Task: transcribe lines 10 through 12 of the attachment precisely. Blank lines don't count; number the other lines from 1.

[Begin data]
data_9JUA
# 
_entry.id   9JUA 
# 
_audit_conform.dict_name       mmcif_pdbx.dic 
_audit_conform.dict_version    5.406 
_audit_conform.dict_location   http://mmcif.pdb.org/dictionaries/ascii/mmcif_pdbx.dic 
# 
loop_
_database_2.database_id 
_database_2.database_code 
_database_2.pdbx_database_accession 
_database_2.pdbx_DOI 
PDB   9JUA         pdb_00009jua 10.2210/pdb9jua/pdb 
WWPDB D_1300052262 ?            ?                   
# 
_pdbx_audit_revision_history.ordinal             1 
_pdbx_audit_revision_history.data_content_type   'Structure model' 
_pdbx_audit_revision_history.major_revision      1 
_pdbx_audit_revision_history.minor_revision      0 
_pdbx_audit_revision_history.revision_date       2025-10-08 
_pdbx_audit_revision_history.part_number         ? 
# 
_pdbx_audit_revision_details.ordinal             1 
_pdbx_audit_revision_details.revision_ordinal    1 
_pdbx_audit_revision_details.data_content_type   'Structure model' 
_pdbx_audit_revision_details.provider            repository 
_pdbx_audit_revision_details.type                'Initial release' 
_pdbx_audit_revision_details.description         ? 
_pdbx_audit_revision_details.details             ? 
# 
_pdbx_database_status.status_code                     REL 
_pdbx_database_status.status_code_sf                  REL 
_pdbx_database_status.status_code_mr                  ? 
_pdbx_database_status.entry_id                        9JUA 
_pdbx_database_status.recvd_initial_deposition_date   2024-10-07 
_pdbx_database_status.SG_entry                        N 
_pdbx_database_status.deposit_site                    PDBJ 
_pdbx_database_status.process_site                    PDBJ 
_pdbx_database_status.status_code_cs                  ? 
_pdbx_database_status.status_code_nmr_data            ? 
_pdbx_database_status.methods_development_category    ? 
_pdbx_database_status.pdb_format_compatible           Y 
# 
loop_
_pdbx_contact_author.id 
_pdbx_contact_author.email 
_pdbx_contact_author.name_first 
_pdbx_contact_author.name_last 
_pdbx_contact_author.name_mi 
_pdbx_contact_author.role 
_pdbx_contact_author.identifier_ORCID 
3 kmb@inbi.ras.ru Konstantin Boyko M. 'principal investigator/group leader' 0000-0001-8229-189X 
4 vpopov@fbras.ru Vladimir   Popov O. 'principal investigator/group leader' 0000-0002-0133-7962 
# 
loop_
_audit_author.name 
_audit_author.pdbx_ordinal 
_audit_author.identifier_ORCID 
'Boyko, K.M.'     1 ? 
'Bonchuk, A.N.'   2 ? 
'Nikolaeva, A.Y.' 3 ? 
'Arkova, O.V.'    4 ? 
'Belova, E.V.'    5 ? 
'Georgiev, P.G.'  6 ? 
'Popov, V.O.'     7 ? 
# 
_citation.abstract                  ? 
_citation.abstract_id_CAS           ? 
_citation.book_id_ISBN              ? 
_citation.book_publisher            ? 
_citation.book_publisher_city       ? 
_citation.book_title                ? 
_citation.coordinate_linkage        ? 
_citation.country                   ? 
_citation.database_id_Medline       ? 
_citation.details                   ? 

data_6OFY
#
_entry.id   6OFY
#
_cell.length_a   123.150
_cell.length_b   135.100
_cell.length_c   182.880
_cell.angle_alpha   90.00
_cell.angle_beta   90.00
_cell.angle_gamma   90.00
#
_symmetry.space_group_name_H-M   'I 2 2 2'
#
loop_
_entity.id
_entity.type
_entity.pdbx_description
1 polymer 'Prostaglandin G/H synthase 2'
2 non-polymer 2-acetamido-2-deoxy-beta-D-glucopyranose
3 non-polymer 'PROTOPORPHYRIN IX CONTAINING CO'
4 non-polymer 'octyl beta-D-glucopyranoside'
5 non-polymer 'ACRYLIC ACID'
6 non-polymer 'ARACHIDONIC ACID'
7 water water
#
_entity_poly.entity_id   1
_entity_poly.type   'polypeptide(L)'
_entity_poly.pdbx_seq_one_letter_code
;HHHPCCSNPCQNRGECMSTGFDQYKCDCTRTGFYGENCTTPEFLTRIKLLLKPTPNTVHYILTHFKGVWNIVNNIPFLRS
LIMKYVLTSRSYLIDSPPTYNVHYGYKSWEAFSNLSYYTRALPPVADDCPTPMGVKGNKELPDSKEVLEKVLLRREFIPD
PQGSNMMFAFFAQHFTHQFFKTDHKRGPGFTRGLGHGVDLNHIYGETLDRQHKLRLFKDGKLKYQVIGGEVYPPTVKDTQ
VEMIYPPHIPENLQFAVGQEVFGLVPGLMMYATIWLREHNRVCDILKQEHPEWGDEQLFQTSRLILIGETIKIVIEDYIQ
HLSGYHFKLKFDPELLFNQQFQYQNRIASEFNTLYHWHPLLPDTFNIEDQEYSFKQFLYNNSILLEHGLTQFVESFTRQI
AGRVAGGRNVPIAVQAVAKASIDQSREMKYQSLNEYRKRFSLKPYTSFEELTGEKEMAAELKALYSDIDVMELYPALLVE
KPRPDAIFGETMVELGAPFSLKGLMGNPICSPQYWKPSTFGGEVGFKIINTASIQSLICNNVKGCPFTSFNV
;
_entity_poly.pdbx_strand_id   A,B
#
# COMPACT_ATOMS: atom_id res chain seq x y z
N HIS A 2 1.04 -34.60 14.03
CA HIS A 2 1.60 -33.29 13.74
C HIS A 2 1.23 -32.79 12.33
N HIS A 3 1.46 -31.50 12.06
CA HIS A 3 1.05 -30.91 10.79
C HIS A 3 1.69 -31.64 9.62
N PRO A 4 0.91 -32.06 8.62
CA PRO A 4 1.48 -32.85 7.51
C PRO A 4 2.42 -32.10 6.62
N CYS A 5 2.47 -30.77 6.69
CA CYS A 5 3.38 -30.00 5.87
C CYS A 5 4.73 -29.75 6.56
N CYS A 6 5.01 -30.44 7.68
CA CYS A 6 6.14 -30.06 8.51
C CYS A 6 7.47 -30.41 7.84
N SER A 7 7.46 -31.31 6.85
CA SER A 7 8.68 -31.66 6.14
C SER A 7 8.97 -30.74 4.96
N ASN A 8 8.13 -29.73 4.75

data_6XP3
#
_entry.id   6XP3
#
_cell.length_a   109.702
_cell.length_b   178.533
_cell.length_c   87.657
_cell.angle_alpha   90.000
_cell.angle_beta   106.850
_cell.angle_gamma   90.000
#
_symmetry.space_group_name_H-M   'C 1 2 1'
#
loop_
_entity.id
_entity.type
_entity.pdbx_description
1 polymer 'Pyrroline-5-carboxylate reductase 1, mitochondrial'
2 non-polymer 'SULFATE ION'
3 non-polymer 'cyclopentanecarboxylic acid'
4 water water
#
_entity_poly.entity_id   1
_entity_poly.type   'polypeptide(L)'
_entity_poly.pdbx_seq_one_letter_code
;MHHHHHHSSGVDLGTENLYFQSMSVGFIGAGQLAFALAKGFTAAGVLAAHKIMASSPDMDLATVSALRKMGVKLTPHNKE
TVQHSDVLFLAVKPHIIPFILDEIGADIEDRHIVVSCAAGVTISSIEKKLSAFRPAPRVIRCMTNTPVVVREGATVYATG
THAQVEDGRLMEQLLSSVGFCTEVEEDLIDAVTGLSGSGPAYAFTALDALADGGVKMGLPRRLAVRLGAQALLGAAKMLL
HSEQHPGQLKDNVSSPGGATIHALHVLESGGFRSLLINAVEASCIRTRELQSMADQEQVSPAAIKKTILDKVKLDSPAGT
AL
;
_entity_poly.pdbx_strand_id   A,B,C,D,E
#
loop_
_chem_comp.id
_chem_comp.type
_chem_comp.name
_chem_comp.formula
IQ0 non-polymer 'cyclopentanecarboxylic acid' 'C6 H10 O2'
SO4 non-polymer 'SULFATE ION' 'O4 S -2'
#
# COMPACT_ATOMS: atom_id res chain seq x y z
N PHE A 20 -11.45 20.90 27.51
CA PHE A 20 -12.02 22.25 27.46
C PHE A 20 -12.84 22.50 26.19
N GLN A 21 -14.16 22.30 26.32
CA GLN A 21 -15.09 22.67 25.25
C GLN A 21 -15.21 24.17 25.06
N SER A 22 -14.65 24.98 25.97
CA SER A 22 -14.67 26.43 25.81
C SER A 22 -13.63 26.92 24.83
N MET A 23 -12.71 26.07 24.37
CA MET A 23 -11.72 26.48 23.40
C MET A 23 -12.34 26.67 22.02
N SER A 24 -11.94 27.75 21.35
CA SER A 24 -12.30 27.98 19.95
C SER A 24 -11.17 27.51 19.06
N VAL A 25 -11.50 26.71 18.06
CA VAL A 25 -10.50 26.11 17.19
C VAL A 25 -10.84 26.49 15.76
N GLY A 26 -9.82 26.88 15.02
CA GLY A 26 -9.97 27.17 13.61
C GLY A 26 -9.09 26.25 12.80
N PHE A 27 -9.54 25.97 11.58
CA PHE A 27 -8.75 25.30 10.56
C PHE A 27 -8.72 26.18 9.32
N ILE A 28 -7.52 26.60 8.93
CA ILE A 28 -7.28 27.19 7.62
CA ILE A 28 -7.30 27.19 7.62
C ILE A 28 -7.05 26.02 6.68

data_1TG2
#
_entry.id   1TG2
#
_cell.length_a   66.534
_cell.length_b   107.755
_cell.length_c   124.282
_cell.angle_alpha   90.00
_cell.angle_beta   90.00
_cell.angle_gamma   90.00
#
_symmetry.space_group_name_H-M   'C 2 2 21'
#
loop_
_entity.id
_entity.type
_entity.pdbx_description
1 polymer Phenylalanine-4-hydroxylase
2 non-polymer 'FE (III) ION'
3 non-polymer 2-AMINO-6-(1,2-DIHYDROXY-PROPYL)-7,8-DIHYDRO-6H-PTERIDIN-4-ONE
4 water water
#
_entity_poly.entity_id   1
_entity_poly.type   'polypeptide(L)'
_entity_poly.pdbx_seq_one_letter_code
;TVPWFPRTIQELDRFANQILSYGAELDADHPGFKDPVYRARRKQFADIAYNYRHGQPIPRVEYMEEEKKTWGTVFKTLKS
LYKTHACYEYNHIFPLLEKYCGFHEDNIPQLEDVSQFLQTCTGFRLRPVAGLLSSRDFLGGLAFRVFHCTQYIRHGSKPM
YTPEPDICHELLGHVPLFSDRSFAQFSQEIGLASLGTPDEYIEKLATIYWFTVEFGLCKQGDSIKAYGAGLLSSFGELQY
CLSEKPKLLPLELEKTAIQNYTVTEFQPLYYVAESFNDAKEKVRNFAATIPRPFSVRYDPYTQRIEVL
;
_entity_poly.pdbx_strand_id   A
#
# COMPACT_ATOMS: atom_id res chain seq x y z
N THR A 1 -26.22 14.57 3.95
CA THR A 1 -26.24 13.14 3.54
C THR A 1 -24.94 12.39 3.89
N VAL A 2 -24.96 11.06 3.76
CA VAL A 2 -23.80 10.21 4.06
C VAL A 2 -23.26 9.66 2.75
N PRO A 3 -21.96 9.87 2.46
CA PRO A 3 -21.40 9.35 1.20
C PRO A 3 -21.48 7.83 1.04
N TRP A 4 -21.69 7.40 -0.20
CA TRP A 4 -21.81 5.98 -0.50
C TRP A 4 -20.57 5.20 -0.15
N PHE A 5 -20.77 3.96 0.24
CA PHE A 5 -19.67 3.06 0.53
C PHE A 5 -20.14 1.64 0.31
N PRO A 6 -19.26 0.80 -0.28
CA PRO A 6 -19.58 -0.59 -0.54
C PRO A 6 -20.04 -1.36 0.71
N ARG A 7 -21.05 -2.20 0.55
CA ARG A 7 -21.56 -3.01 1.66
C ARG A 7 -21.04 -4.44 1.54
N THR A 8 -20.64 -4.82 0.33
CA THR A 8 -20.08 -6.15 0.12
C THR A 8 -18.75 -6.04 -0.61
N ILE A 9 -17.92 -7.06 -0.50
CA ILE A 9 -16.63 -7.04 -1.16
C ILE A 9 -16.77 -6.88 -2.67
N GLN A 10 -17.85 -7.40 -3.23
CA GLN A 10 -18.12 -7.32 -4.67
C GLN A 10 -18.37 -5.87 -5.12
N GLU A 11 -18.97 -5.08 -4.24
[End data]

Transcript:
_database_2.database_id 
_database_2.database_code 
_database_2.pdbx_database_accession 